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You are here: MacNN Forums > Hardware - Troubleshooting and Discussion > Consumer Hardware & Components > Don't use DVD for backup anymore?

Don't use DVD for backup anymore?
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kevs
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May 18, 2016, 02:03 PM
 
A Mac book I'm reading recommends bailing on DVDs and just using hardrives for backup. The logic is that maybe down the road, macs wont be able to even hook up to optical drives.

I have a lot of redundant backups now with hardrives onsite and offsite, and even in the cloud as well, but still I think of DVDs and kind of a real tangible layer of backup, like a photographer having real film in addition to digital copies. Any opinions on this?

Would be nice to blow off burning those DVDs!
     
turtle777
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May 18, 2016, 03:09 PM
 
Originally Posted by kevs View Post
The logic is that maybe down the road, macs wont be able to even hook up to optical drives.
That logic seems flawed.

Would future Macs have no ports like USB, Firewire, Thunderbolt ?
Only if you answer "yes" to that question, external DVD drives might be in jeopardy.

-t
     
Chongo
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May 18, 2016, 03:24 PM
 
I bought a Pioneer BluRay/DVD burner (USB 3.0) for the same price as an Apple SuperDrive for my late 2013 iMac. I'm going to burn a copy of my photo and video files on BluRay.
45/47
     
kevs  (op)
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May 18, 2016, 03:32 PM
 
Turtle, Chongo thanks. well there will be no port for USB probably one day, but probably there will be adapters.. so I agree with you basically on that.

Then the question is.... is it over redundant to burn DVDS if you ware backing up to hardrive and in cloud?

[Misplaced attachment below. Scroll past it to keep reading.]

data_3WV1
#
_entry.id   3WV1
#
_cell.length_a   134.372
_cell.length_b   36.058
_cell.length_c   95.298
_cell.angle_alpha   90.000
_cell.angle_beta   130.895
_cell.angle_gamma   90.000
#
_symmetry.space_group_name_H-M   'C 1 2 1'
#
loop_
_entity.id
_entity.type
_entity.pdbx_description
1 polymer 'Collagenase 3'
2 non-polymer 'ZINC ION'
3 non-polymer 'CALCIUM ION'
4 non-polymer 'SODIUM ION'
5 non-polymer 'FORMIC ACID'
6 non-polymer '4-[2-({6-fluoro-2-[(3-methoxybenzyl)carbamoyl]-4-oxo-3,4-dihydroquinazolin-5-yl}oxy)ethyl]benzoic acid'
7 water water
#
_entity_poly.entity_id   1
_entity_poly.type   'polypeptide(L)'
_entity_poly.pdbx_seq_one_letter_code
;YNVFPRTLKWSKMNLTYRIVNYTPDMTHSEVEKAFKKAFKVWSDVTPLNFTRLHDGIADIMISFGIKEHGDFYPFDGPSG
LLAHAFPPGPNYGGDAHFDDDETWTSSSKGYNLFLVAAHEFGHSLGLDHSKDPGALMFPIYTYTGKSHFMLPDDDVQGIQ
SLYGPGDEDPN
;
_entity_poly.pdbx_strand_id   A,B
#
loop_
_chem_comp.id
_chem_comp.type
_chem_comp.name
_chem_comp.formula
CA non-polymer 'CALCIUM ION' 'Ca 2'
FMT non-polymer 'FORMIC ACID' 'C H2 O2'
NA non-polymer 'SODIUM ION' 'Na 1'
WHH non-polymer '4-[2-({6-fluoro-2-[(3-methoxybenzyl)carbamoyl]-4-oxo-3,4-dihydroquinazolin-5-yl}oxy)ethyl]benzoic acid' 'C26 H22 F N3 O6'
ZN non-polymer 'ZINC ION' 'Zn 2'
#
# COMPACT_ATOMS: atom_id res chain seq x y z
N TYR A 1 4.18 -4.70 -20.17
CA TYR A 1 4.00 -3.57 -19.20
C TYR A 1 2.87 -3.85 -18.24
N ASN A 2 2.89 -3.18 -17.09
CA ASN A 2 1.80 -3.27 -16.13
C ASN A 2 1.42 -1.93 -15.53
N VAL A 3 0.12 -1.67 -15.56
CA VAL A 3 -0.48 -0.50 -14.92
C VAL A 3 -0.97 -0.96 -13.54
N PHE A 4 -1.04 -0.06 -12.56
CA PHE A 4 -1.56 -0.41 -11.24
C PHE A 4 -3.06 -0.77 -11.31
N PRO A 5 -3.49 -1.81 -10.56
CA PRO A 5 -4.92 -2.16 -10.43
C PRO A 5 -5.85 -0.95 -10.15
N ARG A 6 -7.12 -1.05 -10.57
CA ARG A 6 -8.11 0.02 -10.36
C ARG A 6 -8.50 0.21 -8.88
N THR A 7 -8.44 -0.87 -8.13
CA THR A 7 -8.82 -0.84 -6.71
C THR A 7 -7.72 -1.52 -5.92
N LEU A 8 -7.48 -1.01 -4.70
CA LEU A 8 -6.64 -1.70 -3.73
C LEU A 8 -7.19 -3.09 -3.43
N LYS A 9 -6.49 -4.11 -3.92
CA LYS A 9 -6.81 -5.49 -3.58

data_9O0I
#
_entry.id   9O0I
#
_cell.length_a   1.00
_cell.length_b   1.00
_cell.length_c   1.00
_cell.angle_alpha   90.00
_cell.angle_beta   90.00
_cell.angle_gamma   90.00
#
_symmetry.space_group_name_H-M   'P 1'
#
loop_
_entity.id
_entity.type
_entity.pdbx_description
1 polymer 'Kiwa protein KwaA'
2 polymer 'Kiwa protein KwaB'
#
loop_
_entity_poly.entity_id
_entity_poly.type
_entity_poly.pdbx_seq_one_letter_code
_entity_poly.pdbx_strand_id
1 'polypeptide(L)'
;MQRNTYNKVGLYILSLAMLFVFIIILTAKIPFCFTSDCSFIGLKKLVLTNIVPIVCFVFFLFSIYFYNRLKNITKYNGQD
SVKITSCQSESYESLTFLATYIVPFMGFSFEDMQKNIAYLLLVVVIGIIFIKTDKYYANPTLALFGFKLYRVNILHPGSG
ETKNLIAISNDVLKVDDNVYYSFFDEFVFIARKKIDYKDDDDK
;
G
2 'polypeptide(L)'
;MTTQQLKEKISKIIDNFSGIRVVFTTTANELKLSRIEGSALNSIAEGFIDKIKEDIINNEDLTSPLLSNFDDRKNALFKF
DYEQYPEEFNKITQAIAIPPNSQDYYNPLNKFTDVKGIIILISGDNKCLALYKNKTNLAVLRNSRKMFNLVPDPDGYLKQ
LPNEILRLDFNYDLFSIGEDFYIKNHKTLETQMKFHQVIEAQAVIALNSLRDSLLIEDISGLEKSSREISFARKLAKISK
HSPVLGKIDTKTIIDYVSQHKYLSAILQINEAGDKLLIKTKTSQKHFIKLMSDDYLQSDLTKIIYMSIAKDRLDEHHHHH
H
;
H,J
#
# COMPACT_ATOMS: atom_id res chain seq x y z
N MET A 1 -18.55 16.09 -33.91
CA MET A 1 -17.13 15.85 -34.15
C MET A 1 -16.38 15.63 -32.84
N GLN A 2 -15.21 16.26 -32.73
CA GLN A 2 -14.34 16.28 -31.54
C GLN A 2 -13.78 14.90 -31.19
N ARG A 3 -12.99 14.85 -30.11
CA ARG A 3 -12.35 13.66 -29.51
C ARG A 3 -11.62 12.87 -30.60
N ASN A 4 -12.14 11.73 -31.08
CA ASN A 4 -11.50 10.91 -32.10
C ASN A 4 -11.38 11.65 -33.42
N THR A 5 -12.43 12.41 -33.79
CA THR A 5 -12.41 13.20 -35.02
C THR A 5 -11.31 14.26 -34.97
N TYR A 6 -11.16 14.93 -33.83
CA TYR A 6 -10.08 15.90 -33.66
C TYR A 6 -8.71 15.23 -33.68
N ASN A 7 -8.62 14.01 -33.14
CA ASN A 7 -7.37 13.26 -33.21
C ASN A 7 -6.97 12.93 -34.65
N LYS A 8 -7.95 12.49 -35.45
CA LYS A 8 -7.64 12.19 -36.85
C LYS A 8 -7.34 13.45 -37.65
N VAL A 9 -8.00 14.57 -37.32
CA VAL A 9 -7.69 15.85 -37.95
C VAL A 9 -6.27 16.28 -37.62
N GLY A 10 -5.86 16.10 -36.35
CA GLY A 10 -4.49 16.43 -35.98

Chongo
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May 18, 2016, 04:19 PM
 
Whoa, I just took a look at my system report. I have 14GB of Photos and >600GB of video! Good thing thing its a BDXL burner! I'm going to need several discs. It may be less expensive to buy a 3TB usb 3.0 external drive than buy enough discs.
45/47
     
reader50
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May 18, 2016, 04:21 PM
 
Optical drives have been passed by on data density. HDs and SSDs have far larger capacity, while being smaller and faster. HDs in larger sizes are cheaper than optical media, and that's before counting your time shuffling discs to burn.

Optical still has two advantages that I can think of. Data in dead storage will last longer on optical. HDs suffer from magnetic fade, which may make data unreadable after ~5 years. SSDs may lose data after a year unpowered. Factory-pressed optical discs are estimated to be good for 100 years. Not sure about burned optical though.

Oh, and optical is unaffected by EMPs (ElectroMagnetic Pulse). If you expect a nearby nuke strike, optical is the way to go.
     
Mike Wuerthele
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May 18, 2016, 04:27 PM